“I saw how important it is to take away the barriers and provide access to art to everyone,” Almond said. “That translates to cancer patients as well who may have been hunkered down at home waiting to die.”
Almond said she has had patients tell her they don’t want cancer to identify them.
“They said it’s a piece of their life, but not all of it,” Almond said. “It’s a part of their history but it doesn’t define their future. They are moms, musicians, sisters.”
Abia-Smith said she had a student who had painted boxes that represented portions of her life and the smallest box represented cancer.
“It was miniscule,” Abia-Smith said. “Art gives people the language to describe those feelings.”
Similar programs operate domestically and internationally, Abia-Smith said.
The local program will soon begin gathering hard data quantifying how art aids the healing process, Abia-Smith said. The work will be supported by a $50,000 Barker Foundation grant.
“We will use the Johnson Scale of Empathy as a measuring tool for validating the findings,” Abia-Smith said. “We will be able to study blood pressure and breathing rates among other things.”
Abia-Smith said 20 medical schools are partnering with museums on the project.
The video process is not perfect, all admit.
“I like to walk around and interact with the students,” Chambers said. “I like to show them brush strokes. Doing this by video is more cumbersome. For me, it’s like teaching with two hands tied behind my back. But, it’s working.”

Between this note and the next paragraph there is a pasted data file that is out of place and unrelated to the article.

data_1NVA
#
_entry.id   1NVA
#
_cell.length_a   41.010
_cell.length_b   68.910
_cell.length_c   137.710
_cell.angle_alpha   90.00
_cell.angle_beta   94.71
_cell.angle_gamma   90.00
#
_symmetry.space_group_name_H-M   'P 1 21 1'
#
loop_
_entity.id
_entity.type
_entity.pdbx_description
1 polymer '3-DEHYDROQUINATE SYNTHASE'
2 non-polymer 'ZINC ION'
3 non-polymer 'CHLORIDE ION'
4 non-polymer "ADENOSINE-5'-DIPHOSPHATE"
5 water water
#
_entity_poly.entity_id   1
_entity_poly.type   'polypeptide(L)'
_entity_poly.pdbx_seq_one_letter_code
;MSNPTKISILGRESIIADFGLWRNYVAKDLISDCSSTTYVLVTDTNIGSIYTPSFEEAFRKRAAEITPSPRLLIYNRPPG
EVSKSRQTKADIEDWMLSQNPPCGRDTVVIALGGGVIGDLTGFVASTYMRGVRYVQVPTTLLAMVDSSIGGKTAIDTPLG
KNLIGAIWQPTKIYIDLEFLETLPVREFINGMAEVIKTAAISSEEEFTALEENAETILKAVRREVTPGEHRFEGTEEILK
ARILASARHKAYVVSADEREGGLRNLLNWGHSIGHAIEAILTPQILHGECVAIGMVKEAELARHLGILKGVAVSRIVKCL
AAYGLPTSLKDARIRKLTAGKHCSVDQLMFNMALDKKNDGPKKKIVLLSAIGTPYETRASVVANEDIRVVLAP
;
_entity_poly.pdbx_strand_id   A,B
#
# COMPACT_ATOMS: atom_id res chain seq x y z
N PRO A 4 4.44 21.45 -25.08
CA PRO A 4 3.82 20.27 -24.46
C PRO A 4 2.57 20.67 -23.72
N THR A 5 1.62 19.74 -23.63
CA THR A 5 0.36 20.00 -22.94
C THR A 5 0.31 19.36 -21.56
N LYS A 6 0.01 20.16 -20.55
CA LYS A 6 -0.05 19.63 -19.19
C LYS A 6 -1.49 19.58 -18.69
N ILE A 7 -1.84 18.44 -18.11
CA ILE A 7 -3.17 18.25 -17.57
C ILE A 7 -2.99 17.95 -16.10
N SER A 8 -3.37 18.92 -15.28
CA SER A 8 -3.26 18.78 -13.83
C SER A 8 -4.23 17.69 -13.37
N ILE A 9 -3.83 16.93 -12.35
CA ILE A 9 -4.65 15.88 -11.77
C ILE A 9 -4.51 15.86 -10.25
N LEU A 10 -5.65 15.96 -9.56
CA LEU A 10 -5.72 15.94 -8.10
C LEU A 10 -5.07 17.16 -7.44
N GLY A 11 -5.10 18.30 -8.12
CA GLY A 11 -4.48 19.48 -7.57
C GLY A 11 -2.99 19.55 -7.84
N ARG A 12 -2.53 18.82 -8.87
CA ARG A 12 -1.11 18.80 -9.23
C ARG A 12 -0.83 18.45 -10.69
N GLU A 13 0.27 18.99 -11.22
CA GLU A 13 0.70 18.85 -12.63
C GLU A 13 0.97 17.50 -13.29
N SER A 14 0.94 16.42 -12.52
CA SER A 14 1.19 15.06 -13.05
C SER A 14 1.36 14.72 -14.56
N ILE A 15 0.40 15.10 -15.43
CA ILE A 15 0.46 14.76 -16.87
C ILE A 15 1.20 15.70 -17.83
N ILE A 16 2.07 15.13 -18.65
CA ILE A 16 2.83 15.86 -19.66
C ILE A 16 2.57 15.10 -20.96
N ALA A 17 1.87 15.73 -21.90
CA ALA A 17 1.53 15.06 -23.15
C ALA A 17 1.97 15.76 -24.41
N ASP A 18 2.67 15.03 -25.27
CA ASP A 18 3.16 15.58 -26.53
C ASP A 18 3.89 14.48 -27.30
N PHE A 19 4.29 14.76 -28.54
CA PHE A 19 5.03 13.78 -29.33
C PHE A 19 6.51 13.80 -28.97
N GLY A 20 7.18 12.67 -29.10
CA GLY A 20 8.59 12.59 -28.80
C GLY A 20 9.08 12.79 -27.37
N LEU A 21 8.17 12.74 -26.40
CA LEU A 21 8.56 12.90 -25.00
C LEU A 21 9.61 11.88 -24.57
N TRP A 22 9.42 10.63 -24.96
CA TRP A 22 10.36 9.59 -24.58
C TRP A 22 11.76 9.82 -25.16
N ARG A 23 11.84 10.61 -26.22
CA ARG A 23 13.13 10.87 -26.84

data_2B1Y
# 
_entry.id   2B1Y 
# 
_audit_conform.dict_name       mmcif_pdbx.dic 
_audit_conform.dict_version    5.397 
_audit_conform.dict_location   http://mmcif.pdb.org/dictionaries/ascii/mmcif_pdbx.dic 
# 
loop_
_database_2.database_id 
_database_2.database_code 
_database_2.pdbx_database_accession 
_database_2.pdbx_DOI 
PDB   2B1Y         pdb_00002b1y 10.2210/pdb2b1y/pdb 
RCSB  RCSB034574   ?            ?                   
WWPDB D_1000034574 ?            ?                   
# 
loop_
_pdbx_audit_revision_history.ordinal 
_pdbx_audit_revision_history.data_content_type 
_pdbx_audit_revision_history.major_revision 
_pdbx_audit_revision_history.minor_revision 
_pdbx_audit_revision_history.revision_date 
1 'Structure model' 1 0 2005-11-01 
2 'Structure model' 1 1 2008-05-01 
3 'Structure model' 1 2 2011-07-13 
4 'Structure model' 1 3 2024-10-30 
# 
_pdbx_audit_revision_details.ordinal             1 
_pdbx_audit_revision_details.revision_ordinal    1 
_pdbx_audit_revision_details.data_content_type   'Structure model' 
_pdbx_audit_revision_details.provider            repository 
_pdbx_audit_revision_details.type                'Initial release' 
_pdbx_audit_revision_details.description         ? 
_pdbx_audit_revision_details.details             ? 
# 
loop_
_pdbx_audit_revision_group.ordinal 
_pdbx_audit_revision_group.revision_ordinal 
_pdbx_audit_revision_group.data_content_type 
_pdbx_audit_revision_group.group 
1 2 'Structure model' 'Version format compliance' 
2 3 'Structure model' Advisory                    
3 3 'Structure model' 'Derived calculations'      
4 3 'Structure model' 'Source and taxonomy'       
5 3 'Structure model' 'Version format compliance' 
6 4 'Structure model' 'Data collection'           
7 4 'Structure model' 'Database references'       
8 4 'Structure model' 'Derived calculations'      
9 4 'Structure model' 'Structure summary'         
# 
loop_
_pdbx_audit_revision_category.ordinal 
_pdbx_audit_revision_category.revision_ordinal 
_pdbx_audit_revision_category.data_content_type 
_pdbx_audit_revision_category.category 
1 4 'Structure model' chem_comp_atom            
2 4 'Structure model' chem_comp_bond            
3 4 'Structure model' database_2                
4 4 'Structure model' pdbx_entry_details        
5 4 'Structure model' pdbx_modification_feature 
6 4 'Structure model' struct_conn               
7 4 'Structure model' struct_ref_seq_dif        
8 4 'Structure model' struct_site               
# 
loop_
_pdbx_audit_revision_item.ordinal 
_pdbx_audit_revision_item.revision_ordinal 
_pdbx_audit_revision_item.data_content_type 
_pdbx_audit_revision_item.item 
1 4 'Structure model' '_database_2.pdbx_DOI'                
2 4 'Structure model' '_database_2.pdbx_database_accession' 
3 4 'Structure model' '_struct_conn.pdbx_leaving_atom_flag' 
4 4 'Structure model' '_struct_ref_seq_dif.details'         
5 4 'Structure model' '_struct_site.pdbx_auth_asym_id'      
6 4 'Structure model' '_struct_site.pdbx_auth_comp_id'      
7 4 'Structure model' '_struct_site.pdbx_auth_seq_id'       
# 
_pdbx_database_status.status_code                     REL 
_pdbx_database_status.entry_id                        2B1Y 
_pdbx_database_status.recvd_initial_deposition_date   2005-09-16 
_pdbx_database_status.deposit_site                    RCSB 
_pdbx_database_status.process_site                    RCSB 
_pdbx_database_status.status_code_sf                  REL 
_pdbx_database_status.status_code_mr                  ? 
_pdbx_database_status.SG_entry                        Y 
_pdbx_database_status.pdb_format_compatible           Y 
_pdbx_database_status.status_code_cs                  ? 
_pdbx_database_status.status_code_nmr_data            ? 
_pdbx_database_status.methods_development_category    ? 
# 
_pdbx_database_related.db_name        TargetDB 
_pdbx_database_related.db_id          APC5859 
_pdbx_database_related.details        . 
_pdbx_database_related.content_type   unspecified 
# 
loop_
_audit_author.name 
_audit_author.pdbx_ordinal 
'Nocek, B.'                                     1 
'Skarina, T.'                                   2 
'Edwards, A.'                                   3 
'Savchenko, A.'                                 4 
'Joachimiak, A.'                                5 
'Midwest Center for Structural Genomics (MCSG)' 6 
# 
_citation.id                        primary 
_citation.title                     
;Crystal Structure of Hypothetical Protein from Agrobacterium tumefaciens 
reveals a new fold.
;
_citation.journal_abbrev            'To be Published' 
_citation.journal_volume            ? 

Chambers said it is important that the program emphasize a “come as you are” attitude.
Almond agreed, saying Cancer Resource Centers want patients to have a holistic healing experience.
“It’s important that we are not just about writing a prescription,” Almond said. “It’s important they can learn to express themselves as part of their healing process. We have to think out of the box to meet our patients’ individual needs.”
Stephanie Hagerty is the ambassador for the Samaritan’s Cancer Resource Centers and said anyone interested in participating in the Art Heals project may call her at 541-812-5880 to register for an upcoming class.
The art museum at the University of Oregon opened on June 10, 1933. It was designed by Ellis F. Lawrence and was constructed to house the 3000-plus piece Murray Warner Collection of Oriental Art.
The museum was renovated starting in 2002 and opened in 2005 as the Jordan Schnitzer Museum of Art.